Liberals may try and explain this away. But from the very beginning, faithful adherence to biblical principles was so common in this land it was unquestionably considered by others to be the American way of life. Furthermore, this was the source of strength that enabled thirteen colonies--so loosely knit as to have operated nearly as independently as separate nations, possessing no joint military capabilities whatsoever, and almost none independently--to unite quickly in the face of extreme danger and overwhelming odds, going on to defeat the most powerful nation with the mightiest army on the face of the earth.

This Americans did in winning their independence, for the sake of establishing a nation where freedom in general, and certain individual liberties in particular, were to be defined as inalienable rights--rights which were claimed on the basis of allegiance to a sovereign God whose precepts were regarded as the only sure foundation for law and government.

As a result of this "Rock"-solid foundation, America went on to become the most powerful and prosperous nation in the world in short order--in the process becoming famous for a quality of life unparalleled in global history, which, for lack of a better term, eventually came to be known as "the American Dream," while nearly all of the civilized world understood what this was and longed to either imitate or take part in it.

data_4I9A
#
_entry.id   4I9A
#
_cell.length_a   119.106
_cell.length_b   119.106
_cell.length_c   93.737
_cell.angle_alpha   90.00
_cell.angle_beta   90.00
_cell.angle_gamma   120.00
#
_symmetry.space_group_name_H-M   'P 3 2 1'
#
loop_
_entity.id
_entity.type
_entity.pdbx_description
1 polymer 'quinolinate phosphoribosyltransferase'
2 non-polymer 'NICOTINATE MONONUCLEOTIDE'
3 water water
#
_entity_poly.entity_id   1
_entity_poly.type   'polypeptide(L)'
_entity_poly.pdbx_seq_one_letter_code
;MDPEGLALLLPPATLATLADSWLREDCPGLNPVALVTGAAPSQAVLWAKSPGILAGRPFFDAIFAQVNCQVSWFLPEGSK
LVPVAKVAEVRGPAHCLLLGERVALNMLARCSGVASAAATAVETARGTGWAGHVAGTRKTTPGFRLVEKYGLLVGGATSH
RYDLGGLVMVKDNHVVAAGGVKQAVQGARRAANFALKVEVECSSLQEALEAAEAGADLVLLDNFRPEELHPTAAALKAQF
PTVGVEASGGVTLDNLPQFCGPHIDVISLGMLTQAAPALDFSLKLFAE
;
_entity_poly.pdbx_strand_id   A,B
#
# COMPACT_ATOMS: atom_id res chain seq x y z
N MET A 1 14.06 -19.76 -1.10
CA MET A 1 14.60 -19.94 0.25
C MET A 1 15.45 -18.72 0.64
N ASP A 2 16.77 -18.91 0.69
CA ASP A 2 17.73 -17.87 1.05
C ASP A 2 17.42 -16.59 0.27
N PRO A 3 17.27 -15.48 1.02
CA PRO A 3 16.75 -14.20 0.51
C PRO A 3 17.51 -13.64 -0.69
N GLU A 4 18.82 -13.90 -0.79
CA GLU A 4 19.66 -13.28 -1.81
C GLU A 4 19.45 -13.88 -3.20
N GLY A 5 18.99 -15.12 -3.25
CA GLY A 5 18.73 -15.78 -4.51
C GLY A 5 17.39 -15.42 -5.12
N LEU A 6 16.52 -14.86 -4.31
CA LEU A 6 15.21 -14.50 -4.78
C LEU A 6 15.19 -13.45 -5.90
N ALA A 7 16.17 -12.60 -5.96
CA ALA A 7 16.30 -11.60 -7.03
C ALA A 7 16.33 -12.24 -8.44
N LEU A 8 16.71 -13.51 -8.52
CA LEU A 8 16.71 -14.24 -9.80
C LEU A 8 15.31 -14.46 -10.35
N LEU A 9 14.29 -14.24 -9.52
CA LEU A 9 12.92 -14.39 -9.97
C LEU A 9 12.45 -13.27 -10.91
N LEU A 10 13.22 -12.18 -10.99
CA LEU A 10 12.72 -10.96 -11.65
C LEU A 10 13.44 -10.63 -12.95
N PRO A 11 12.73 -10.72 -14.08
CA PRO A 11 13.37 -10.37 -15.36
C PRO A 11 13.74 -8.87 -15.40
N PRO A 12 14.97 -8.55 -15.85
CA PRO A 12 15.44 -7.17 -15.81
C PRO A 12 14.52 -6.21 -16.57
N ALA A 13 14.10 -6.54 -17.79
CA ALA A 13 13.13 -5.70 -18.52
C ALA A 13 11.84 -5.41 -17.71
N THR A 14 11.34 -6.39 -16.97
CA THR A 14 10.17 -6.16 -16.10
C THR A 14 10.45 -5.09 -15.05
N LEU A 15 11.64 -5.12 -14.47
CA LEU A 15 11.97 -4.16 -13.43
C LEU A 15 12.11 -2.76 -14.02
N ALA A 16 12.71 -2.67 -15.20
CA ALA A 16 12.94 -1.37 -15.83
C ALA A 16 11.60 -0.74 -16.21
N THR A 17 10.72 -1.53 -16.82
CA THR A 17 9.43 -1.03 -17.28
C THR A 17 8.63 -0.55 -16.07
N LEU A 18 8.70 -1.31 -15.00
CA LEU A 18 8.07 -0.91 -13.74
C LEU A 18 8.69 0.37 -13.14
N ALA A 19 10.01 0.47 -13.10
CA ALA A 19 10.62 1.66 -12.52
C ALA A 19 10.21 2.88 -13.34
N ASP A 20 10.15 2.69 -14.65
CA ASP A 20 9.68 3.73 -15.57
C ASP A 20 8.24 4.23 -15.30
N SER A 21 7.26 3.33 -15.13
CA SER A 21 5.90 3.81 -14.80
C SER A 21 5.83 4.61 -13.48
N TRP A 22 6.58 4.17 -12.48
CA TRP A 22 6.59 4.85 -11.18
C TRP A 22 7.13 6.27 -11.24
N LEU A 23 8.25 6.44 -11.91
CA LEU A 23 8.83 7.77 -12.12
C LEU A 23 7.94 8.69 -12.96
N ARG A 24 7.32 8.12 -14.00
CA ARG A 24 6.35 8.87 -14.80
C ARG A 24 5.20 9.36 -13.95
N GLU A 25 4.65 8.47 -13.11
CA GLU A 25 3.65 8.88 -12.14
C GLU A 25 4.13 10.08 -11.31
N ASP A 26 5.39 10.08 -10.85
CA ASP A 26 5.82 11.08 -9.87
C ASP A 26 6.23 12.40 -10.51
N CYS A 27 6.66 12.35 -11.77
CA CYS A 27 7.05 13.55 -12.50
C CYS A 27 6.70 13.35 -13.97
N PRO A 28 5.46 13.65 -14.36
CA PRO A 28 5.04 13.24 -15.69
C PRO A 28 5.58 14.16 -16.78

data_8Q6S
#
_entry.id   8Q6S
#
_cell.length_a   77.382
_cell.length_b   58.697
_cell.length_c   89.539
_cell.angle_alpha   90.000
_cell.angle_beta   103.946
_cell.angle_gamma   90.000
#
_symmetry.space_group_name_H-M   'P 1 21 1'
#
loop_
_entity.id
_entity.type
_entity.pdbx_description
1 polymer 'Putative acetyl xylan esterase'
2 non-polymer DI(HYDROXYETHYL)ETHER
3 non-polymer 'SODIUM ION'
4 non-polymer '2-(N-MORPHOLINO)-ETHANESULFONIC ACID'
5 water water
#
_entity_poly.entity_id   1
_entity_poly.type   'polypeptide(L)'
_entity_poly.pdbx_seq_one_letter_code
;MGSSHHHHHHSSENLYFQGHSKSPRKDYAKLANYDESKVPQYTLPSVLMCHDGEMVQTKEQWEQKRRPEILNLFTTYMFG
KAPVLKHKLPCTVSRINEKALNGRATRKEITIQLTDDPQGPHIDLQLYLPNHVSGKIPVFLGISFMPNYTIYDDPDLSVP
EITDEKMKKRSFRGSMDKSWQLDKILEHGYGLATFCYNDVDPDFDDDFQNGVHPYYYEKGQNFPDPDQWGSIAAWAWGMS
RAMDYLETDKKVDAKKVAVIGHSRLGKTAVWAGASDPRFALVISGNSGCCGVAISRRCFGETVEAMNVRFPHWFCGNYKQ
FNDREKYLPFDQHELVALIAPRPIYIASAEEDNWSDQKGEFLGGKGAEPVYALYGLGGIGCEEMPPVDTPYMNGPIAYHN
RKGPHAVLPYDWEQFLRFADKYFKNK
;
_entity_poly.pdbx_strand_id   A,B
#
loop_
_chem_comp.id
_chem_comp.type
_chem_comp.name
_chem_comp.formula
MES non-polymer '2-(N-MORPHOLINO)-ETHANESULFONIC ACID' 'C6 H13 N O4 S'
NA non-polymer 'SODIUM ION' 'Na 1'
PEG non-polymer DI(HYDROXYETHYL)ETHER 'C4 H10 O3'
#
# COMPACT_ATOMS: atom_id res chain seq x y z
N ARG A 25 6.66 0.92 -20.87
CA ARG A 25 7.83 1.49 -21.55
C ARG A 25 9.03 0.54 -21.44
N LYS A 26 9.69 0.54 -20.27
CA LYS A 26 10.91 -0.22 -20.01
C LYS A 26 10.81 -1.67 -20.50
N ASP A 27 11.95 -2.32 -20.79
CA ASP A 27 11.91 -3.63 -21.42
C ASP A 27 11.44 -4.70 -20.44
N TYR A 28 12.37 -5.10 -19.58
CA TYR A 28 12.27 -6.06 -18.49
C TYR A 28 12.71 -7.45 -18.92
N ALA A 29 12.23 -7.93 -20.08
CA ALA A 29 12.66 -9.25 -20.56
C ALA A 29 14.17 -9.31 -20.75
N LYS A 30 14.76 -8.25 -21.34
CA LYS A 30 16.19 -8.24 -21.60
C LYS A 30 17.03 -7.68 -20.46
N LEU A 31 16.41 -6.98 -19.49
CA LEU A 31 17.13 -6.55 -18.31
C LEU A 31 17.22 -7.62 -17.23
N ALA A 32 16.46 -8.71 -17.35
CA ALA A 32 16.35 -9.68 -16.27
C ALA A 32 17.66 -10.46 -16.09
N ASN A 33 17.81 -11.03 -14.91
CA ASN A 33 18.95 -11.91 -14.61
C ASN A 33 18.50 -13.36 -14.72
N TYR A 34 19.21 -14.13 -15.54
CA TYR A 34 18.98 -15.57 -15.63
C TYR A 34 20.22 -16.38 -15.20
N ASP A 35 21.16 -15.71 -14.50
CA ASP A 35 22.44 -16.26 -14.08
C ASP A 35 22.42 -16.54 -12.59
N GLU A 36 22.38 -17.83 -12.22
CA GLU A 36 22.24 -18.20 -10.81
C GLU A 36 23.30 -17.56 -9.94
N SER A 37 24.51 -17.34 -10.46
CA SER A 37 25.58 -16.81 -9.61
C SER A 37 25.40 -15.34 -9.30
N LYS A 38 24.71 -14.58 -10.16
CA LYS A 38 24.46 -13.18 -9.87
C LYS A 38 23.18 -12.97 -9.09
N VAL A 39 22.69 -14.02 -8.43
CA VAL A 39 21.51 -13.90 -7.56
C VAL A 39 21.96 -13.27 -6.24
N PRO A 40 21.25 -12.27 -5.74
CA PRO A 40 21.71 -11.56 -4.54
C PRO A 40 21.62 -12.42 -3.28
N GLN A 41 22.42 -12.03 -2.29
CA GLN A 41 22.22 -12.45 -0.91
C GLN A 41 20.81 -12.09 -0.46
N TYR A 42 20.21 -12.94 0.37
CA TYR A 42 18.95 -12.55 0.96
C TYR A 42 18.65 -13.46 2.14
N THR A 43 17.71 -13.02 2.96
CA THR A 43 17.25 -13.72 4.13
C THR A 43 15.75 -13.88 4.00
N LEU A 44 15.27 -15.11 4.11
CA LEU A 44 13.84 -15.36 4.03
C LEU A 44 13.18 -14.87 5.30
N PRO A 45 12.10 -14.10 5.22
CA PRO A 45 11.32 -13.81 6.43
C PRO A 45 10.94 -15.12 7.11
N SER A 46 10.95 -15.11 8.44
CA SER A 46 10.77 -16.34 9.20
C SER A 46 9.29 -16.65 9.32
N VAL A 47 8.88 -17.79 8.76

Within approximately 50 short years after the American founding, an older nation that was traditionally one of the most stable, wealthy, and powerful nations in modern world history--the nation of France--sent Alexis de Tocqueville to investigate American democracy, in an effort to understand what it was that made America an unprecedented and unrivaled success in such a short time. Alexis de Tocqueville had this to say:

"America is still the place where the Christian religion has kept the greatest real power over men's souls; and nothing better demonstrates how useful and natural it is to man, since the country where it now has the widest sway is both the most enlightened and the freest." [1]

About two decades after de Tocqueville's visit, as a result of a year long study, a Congressional Report in 1853 put forth by a House Judiciary Committee said this:

    Had the people, during the Revolution, had a suspicion of any attempt to war against Christianity, that Revolution would have been strangled in its cradle. At the time of the adoption of the Constitution and the amendments, the universal sentiment was that Christianity should be encouraged, not any one sect. Any attempt to level and discard all religion would have been viewed with universal indignation. The object was not to substitute Judaism or Mohammedanism, or infidelity, but to prevent rivalry among [Christian] sects to the exclusion of others. ...

    It (Christianity) must be considered as the foundation on which the whole structure rests. Laws will not have permanence or power without the sanction of religious sentiment--without a firm belief that there is a Power above us that will reward our virtues and punish our vices. In this age there can be no substitute for Christianity: that, in its general principles, is the great conservative element on which we must rely for the purity and permanence of free institutions. That was the religion of the founders of the republic, and they expected it to remain the religion of their descendants. There is a great and very prevalent error on this subject in the opinion that those who organized this Government did not legislate on religion. [2] (emphasis added)